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EIF4G1 is neither a strong nor a common risk factor for Parkinson's disease: evidence from large European cohorts
  1. Johanna Huttenlocher1,
  2. Rejko Krüger2,3,4,
  3. Philipp Capetian5,
  4. Katja Lohmann5,
  5. Kathrin Brockmann2,3,
  6. Ilona Csoti6,
  7. Christine Klein5,
  8. Daniela Berg2,3,
  9. Thomas Gasser2,3,
  10. Michael Bonin1,
  11. Olaf Riess1,
  12. Peter Bauer1
  1. 1Institute of Medical Genetics and Applied Genomics, University of Tübingen, Tübingen, Germany
  2. 2Center for Neurology and Hertie-Institute for Clinical Brain Research, University of Tübingen, Tübingen, Germany
  3. 3German Center for Neurodegenerative Diseases (DZNE), Tübingen, Germany
  4. 4Department of Clinical and Experimental Neuroscience, Luxembourg Center for Systems Biomedicine (LCSB), University of Luxembourg, Luxembourg
  5. 5Institute of Neurogenetics, University of Lübeck, Lübeck, Germany
  6. 6Gertrudis-Kliniken, Biskirchen, Germany
  1. Correspondence to Professor Peter Bauer, Institute of Medical Genetics and Applied Genomics, University of Tübingen, Calwerstrasse 7, Tübingen DE 72076, Germany; peter.bauer{at}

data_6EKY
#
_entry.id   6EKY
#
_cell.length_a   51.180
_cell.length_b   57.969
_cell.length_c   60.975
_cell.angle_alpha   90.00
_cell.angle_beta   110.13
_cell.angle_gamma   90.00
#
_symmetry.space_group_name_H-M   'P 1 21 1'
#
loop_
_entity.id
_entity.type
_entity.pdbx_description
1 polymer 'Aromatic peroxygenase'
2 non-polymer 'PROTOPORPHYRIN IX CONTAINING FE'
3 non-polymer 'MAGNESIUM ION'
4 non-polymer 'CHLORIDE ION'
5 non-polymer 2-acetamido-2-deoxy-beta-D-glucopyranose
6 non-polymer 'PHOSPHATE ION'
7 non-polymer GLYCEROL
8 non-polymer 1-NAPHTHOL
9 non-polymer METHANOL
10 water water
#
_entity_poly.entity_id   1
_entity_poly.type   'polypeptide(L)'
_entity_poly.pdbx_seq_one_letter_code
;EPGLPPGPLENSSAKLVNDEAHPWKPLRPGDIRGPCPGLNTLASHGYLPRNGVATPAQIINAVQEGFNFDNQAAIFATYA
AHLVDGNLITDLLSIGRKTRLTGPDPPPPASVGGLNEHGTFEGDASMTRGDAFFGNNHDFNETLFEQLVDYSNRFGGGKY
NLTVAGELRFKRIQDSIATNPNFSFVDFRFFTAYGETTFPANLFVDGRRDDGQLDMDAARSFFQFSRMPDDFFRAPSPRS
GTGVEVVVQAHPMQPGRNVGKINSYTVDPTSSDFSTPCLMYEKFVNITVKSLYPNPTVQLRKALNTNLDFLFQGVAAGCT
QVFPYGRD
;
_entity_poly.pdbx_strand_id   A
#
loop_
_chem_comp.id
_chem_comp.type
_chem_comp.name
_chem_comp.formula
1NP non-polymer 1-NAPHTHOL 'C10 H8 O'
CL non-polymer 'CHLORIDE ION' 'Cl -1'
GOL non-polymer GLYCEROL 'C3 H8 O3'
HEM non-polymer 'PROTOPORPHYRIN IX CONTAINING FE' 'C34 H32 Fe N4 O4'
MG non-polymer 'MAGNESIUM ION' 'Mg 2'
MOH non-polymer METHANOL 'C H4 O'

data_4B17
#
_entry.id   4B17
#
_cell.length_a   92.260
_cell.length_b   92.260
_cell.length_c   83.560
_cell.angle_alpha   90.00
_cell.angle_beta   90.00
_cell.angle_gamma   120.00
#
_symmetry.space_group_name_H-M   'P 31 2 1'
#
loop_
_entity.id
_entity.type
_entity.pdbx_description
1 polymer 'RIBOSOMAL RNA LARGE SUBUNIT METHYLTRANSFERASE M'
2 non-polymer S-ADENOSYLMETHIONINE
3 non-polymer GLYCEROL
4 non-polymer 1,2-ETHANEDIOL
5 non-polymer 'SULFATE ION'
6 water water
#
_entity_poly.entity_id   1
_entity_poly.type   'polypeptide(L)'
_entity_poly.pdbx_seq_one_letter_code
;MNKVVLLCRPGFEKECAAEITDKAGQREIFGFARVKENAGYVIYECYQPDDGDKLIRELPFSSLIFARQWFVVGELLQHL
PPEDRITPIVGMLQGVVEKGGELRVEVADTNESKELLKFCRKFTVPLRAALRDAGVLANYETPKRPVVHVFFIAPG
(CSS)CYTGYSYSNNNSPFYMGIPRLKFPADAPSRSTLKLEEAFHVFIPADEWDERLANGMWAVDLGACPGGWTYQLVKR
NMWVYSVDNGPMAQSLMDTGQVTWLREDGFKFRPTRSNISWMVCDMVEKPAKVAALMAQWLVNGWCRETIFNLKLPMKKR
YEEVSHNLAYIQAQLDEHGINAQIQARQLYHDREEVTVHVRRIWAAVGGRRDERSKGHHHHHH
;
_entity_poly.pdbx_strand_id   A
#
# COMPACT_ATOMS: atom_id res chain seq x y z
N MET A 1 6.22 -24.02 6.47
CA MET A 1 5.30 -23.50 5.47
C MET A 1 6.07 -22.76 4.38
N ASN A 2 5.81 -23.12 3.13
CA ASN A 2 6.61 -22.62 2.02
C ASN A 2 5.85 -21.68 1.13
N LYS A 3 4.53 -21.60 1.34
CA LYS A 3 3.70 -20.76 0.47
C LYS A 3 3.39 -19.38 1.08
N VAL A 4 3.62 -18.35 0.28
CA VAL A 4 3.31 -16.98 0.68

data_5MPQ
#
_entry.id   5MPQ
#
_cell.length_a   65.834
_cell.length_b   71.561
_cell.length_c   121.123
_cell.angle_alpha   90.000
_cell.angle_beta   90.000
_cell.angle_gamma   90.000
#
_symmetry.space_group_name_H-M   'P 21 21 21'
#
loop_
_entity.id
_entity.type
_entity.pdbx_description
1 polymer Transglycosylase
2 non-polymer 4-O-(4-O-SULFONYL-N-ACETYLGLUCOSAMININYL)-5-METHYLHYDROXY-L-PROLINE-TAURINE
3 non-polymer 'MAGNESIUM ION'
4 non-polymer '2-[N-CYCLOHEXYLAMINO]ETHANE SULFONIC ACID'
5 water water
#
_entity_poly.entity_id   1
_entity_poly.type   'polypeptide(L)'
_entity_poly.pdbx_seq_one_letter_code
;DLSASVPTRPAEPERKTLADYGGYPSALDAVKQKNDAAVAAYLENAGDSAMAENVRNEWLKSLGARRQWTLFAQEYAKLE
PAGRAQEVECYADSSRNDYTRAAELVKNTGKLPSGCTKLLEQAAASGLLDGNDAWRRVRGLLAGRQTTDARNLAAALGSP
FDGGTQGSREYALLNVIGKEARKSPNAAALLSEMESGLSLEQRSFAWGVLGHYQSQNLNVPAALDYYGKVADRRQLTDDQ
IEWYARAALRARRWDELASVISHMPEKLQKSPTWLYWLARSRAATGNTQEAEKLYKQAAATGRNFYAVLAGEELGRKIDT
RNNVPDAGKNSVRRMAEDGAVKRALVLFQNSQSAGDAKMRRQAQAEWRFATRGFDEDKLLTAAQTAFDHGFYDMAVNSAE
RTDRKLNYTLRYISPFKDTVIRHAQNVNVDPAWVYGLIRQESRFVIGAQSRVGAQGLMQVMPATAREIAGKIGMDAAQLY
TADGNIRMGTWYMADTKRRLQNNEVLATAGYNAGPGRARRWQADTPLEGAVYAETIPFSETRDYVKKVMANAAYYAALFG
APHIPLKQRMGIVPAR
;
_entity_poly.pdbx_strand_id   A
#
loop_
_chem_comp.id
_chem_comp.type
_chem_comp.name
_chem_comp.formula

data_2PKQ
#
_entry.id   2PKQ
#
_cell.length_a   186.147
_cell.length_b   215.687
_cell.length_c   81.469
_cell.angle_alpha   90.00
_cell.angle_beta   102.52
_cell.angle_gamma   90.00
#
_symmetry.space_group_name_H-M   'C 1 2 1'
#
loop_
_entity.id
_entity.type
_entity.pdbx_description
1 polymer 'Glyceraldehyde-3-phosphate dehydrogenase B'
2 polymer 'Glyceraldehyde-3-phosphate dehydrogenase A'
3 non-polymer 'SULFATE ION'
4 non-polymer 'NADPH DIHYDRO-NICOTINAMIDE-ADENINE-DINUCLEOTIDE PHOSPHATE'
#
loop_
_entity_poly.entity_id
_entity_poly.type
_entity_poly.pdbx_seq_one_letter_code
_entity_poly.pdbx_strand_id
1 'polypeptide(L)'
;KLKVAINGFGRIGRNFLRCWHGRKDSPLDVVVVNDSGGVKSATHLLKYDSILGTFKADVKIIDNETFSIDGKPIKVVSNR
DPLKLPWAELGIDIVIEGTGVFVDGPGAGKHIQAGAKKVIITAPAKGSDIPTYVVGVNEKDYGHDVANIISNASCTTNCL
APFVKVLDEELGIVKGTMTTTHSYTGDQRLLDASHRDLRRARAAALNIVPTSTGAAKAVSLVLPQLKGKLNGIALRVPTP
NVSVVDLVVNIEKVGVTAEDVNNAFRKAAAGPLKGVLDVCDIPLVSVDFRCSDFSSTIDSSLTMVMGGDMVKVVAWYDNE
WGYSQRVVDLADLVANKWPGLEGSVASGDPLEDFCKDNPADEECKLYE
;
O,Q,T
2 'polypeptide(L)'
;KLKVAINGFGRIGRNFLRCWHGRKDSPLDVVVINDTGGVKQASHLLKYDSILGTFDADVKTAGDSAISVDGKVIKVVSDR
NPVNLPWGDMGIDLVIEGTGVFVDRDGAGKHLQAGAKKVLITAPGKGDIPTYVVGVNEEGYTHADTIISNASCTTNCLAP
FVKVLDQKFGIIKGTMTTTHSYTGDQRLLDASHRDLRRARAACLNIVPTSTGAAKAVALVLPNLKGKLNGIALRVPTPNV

Background Missense mutations in the eukaryotic translation initiation factor 4-γ 1 (EIF4G1) gene have previously been implicated in familial Parkinson's disease (PD). A large PD family with autosomal-dominant segregation showed a heterozygous missense mutation and additional patients were found to have unique sequence variants that have not been observed in controls. Subsequent studies have reported contradictory findings.

Methods We assessed the relevance of EIF4G1 mutations in a European cohort of 2146 PD patients. Of these, 2051 sporadic PD patients were screened for the reported p.Ala502Val and p.Arg1205His mutations. In addition, the complete coding region of EIF4G1 was directly sequenced in 95 familial PD patients with autosomal-dominant inheritance. Moreover, we imputed the p.Arg1205His substitution and tested for association with PD in the Icelandic population (93 698 samples).

Results We did not observe the presence of the p.Ala502Val substitution in our cohort; however, the p.Arg1205His mutation was identified in one sporadic PD patient. The same mutation was also found in 76 Icelandic subjects older than 65 years using haplotype imputing. Only five of these subjects reported PD symptoms (OR 1.3, p=0.50). Thus, if causal, the p.Arg1205His EIF4G1 mutation has a low penetrance or a late onset manifestation. A novel variant p.Arg566Cys found in a patient with familial PD did not cosegregate with PD in all three affected siblings. All further recently published EIF4G1 mutations found in our cohort are likely to be benign polymorphisms.

Conclusions This is the largest genetic study of EIF4G1 mutations in PD. Our data do not support the EIF4G1 gene as a high-risk PD locus, neither for the familial nor the sporadic condition. Furthermore, the p.Arg1205His mutation is not significantly associated with increased risk of PD in the Icelandic population. Therefore, caution should be exercised when interpreting EIF4G1 genotyping results in isolated patients and PD families. In summary, diagnostic testing of EIF4G1 should not be recommended in clinical settings.

  • Parkinson-s disease

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